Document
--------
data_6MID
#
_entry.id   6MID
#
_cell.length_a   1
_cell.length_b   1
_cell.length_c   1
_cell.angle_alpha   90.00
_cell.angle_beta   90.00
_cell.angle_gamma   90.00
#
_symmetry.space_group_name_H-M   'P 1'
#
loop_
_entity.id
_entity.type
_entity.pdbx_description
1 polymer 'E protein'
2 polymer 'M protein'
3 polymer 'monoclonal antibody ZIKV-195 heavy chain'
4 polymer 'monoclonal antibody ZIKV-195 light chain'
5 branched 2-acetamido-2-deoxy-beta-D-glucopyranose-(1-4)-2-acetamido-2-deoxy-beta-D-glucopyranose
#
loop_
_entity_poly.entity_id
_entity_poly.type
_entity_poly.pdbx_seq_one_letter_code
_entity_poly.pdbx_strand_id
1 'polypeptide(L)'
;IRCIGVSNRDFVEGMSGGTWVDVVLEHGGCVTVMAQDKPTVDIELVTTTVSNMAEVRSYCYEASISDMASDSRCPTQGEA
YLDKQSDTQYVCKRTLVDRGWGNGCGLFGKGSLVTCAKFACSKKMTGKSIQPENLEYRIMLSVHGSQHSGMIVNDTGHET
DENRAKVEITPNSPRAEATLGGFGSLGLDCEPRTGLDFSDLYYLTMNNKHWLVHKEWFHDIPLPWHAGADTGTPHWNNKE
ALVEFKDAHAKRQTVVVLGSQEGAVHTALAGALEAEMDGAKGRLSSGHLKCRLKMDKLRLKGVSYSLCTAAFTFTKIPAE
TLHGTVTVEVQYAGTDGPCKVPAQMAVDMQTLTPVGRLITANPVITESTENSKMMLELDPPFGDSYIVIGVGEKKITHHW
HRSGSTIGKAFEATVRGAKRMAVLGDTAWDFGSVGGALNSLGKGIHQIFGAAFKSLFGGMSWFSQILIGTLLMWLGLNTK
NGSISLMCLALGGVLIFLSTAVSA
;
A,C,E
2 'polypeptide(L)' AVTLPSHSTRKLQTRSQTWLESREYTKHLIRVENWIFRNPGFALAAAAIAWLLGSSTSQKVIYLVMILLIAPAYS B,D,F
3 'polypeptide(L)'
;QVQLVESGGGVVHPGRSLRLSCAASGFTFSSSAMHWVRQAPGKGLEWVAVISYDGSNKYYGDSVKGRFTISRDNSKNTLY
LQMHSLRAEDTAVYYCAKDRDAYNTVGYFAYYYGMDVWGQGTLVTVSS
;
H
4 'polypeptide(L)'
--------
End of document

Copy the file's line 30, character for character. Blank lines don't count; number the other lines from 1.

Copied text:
;IRCIGVSNRDFVEGMSGGTWVDVVLEHGGCVTVMAQDKPTVDIELVTTTVSNMAEVRSYCYEASISDMASDSRCPTQGEA